While doing some research on a related topic I dug into the technical aspects of Obama's Blueprint For Change. The plans around technology are fairly nebulous, with a few exceptions, such as those related specifically to broadband access:

quote-left Deploy Next-Generation Broadband: Barack Obama believes we can get broadband to every community in America through a combination of reform of the Universal Service Fund, better use of the nation’s wireless spectrum, promotion of next-generation facilities, technologies and applications, and new tax and loan incentives.

On this front, a U.S. House committee recommended yesterday that $6B of an $825B stimulus package be spent on broadband, specifically as a means to extend broadband access to the 5-10% percent of Americans who currently do not have this access.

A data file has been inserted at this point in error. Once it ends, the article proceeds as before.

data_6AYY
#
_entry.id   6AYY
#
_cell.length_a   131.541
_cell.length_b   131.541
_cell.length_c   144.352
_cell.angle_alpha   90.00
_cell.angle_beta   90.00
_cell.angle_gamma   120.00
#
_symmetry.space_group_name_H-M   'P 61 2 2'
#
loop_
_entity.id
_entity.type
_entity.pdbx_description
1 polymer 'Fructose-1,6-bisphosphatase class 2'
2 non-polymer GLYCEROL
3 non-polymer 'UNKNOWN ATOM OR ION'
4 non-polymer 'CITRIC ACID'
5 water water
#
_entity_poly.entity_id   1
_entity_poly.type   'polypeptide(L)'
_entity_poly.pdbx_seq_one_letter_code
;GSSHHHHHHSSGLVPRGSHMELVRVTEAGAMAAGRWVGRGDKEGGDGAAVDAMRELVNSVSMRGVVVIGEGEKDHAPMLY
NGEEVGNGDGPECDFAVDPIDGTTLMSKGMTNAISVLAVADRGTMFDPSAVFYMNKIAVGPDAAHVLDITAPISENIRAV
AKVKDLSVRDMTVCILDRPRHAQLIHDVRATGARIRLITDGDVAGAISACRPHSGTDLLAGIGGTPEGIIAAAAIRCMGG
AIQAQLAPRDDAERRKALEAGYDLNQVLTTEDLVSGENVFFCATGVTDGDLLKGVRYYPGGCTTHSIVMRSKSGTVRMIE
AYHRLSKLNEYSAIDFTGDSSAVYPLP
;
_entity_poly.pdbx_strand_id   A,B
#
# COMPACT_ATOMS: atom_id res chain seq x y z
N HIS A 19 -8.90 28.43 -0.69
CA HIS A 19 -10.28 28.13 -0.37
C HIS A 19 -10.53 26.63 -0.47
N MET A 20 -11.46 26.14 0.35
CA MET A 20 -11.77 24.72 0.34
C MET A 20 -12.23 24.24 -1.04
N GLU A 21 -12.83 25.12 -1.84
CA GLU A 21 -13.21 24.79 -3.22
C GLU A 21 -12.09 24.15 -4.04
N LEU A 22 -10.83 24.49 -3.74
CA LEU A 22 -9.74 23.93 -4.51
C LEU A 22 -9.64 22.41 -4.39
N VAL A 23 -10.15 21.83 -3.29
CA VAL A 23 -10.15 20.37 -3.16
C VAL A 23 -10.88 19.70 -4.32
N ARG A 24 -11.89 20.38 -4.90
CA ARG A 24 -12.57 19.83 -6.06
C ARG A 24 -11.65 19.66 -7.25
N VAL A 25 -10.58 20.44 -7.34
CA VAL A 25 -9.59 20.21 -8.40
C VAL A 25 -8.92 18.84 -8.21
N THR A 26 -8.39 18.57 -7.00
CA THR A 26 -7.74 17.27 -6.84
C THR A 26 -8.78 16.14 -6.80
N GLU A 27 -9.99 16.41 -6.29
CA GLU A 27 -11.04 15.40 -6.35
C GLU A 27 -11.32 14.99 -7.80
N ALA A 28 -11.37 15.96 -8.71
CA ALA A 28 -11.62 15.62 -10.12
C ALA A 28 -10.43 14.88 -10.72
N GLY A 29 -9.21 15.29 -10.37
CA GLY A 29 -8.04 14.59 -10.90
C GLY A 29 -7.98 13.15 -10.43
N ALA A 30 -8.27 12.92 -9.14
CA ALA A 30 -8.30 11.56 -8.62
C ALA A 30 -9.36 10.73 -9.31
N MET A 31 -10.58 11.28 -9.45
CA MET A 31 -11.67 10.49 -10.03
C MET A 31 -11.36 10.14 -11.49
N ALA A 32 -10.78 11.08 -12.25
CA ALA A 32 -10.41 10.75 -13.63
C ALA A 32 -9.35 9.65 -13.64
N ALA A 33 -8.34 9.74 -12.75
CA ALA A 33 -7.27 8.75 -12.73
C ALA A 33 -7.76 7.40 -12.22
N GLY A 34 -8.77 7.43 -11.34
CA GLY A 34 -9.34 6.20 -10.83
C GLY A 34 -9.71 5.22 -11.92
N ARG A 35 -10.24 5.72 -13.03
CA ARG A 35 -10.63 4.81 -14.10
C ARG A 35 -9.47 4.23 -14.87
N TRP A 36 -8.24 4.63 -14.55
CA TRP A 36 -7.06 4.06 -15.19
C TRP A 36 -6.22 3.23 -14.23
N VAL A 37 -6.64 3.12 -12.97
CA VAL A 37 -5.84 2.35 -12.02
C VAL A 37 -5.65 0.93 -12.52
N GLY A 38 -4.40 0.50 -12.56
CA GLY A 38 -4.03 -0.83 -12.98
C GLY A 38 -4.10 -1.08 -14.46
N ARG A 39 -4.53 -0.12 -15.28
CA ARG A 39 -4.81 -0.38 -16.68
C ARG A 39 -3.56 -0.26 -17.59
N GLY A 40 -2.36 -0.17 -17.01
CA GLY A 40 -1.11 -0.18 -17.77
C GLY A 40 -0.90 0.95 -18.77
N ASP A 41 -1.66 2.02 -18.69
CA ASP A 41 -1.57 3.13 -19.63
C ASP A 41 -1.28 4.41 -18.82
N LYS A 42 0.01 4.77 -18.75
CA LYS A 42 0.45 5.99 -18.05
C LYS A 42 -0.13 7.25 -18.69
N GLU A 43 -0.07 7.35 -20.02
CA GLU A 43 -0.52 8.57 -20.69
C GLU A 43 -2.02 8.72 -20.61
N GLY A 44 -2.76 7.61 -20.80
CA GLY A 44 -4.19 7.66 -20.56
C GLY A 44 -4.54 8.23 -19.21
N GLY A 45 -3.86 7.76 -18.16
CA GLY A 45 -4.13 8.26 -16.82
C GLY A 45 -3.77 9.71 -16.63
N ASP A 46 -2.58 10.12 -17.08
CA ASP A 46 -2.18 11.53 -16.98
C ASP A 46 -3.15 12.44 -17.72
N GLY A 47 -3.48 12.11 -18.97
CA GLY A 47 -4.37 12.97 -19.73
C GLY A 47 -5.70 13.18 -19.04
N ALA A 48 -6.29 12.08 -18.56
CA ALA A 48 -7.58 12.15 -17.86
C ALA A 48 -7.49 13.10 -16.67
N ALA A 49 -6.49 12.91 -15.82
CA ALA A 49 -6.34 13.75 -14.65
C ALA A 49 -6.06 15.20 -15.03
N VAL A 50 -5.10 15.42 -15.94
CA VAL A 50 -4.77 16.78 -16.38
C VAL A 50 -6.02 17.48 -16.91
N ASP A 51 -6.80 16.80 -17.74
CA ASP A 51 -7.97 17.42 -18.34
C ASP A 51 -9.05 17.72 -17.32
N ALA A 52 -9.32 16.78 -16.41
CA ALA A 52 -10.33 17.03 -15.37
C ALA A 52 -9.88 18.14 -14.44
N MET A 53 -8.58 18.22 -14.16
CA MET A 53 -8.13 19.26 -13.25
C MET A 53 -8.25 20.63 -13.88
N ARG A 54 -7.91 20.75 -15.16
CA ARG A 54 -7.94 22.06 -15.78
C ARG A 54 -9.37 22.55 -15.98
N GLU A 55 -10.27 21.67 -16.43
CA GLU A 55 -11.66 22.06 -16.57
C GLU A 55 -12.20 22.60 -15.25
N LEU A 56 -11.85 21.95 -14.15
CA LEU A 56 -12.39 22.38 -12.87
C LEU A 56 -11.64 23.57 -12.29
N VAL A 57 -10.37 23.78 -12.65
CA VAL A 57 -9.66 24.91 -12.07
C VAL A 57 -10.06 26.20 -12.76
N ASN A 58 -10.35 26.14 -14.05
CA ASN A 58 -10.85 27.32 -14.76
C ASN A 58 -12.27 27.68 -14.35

The U.S. Census Bureau's population clock, based on census data from 2000 and growth estimates, places the U.S. population at 305,625,174 this morning. That means 15,281,258 to 30,562,517 people do not have access to broadband that would allegedly have access if such a plan were implemented.

Assuming such a plan is implemented, and further assuming that the 15-30 million folks who suddenly have broadband access also have the means and the inclination to "get online", the implications for IT in general is staggering. No one is left unaffected, I assure you.

Obviously some of these millions of new users will be cruising Wikipedia, and YouTube, and joining Twitter. They'll be shopping online and using their newfound powers of digital access for online banking. They'll be playing games and friending folks on Facebook, reading blogs and finding the manual for that learning cuckoo clock from VTech that annoys everyone in the house so they can reset the time to be correct. Just shut up, already, Chirpy, before I take your batteries out.

They'll be online and generating traffic, no matter where they go or what they do.